The Postman Always Rings Twice. By James M. Cain. Frank Chambers, a drifter, is dropped from the back of a truck at a rundown rural diner. When he spots Cora, the owner’s wife, he instantly decides to stay. The sexy young woman, married to Nick, a violent and thuggish boor, is equally attracted to the younger man and sees him as her way out of her hopeless, boring life. They begin a clandestine affair and plot to kill Nick, beginning their own journey toward destruction.
Double Indemnity. Insurance agent Walter Huff falls for the married Phyllis Nirdlinger, who consults him about accident insurance for her husband. In spite of his basic, instinctual decency, Walter allows himself to be seduced into helping the femme fatale kill her husband for the insurance money.
There are two versions of Double Indemnity:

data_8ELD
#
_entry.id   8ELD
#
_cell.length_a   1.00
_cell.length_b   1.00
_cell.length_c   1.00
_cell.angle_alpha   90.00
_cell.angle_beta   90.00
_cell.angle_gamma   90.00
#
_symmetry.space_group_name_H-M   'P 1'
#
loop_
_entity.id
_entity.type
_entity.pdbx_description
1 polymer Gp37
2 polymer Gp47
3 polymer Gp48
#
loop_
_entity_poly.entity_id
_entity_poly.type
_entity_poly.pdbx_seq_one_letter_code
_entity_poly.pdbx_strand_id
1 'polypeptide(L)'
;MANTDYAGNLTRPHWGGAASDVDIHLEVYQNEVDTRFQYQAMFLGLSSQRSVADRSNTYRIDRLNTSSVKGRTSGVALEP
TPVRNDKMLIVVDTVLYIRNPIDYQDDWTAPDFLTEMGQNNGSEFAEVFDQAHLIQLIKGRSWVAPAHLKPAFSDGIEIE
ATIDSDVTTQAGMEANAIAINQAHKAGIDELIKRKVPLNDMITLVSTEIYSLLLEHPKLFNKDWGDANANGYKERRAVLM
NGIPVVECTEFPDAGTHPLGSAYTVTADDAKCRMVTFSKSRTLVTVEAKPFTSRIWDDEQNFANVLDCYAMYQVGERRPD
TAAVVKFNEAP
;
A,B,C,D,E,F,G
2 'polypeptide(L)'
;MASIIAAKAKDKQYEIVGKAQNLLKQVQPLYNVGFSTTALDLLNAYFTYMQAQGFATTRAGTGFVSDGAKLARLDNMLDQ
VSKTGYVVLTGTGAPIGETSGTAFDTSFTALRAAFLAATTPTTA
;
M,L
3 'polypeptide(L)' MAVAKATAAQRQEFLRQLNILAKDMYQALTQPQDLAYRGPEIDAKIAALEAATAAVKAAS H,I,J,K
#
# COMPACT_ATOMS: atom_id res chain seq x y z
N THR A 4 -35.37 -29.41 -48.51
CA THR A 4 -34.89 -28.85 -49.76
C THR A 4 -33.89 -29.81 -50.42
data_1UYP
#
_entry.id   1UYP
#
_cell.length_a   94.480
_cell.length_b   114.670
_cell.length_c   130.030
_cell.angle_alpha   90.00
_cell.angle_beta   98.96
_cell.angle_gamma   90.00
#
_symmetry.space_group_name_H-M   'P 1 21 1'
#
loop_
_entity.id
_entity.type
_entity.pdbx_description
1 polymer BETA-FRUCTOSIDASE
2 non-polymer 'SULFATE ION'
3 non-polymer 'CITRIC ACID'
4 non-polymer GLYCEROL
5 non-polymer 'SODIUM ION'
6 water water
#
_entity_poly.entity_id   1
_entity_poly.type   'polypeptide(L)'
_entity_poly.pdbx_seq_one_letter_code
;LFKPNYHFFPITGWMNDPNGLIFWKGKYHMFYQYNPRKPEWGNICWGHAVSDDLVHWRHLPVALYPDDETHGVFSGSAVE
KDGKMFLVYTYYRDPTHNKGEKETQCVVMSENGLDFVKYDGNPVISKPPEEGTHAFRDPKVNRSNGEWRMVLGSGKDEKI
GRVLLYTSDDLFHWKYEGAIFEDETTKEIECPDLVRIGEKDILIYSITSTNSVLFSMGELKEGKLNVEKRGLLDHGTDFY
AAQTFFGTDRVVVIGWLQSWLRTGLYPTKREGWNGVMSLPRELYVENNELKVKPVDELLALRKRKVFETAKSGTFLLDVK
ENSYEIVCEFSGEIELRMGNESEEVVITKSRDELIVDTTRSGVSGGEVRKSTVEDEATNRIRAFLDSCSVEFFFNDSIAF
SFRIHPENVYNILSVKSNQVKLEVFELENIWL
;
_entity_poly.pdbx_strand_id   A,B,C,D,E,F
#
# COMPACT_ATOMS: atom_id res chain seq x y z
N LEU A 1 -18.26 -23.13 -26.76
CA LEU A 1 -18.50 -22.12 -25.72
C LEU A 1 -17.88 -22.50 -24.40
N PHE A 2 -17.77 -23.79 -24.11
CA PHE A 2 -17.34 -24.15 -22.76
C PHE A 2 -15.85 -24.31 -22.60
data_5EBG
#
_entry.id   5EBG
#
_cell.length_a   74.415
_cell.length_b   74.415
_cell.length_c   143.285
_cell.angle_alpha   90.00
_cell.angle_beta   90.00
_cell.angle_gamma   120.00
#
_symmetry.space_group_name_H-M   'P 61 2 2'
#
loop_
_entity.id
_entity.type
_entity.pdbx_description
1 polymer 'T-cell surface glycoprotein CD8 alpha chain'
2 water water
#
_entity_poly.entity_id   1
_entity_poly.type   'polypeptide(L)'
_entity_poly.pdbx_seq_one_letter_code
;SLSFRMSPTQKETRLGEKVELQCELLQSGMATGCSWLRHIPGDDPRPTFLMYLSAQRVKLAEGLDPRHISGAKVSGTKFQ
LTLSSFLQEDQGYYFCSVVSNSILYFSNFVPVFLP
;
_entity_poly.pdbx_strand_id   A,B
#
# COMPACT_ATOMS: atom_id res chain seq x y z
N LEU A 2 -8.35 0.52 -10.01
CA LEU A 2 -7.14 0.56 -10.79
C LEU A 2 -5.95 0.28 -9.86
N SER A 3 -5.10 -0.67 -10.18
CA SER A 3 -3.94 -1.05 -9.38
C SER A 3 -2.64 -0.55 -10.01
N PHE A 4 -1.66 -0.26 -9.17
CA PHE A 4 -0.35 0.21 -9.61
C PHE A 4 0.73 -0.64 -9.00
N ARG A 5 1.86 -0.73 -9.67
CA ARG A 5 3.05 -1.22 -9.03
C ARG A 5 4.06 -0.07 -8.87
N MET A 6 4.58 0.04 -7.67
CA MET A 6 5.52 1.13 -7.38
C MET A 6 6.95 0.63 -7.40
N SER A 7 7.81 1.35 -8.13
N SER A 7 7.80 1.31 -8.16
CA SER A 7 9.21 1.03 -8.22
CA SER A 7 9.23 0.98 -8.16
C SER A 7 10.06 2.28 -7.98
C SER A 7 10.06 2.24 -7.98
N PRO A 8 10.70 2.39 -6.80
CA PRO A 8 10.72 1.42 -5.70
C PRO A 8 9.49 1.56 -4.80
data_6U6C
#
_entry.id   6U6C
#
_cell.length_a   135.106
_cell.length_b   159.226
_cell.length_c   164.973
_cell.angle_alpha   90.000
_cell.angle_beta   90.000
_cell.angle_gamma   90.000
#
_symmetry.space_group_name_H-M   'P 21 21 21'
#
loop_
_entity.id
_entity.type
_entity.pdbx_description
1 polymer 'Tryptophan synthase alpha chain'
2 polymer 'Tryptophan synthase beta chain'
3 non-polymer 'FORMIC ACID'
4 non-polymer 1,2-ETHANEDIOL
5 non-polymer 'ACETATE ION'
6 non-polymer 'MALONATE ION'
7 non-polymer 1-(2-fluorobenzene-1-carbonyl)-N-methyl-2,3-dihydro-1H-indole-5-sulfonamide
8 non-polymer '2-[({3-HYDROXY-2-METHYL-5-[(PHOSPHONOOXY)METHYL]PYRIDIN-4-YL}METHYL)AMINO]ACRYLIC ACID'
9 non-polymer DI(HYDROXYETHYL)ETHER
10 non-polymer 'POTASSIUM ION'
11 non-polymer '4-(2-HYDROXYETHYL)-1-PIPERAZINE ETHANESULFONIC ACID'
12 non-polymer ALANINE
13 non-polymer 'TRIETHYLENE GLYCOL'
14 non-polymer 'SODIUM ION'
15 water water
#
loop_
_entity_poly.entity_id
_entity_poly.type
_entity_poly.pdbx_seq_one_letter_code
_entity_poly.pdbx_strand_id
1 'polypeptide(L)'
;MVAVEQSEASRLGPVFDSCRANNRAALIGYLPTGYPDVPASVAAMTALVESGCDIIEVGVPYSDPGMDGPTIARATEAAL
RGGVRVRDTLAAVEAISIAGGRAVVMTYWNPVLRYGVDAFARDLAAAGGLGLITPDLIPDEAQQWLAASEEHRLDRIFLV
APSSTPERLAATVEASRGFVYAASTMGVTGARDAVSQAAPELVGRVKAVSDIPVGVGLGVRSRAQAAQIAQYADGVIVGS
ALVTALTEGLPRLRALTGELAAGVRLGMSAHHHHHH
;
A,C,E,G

v1: From 2013. Dramatised by Stef Penney
v2: From 1993. Dramatised by John Fletcher
Mildred Pierce. By James M. Cain. Mildred Pierce had gorgeous legs, a way with a skillet, and a bone-deep core of toughness. She used those attributes to survive a divorce and poverty and to claw her way out of the lower middle class. But Mildred also had two weaknesses: a yen for shiftless men, and an unreasoning devotion to a monstrous daughter.
The Butterfly. By James M. Cain. When Jess Tyler’s two-timing wife left him he stayed on at the farm alone, growing corn and going to Church. Nearly twenty years later, a young woman turns up with a suitcase, and there’s an immediate attraction between them. The problem is that the young woman is Jess’s daughter, Kady. Or is she? Only the butterfly birthmark can settle the question for good. A tale of revenge, murder and forbidden love, adapted by Adrian Bean.
The People Next Door. By Shelley Silas. Sarah has never much liked her next-door-neighbours Samuel and Teresa – he plays his music too loud and she’s just plain creepy, but are they as weird as Sarah thinks, or is she just letting her imagination run away with her? Husband James is sure it’s the latter.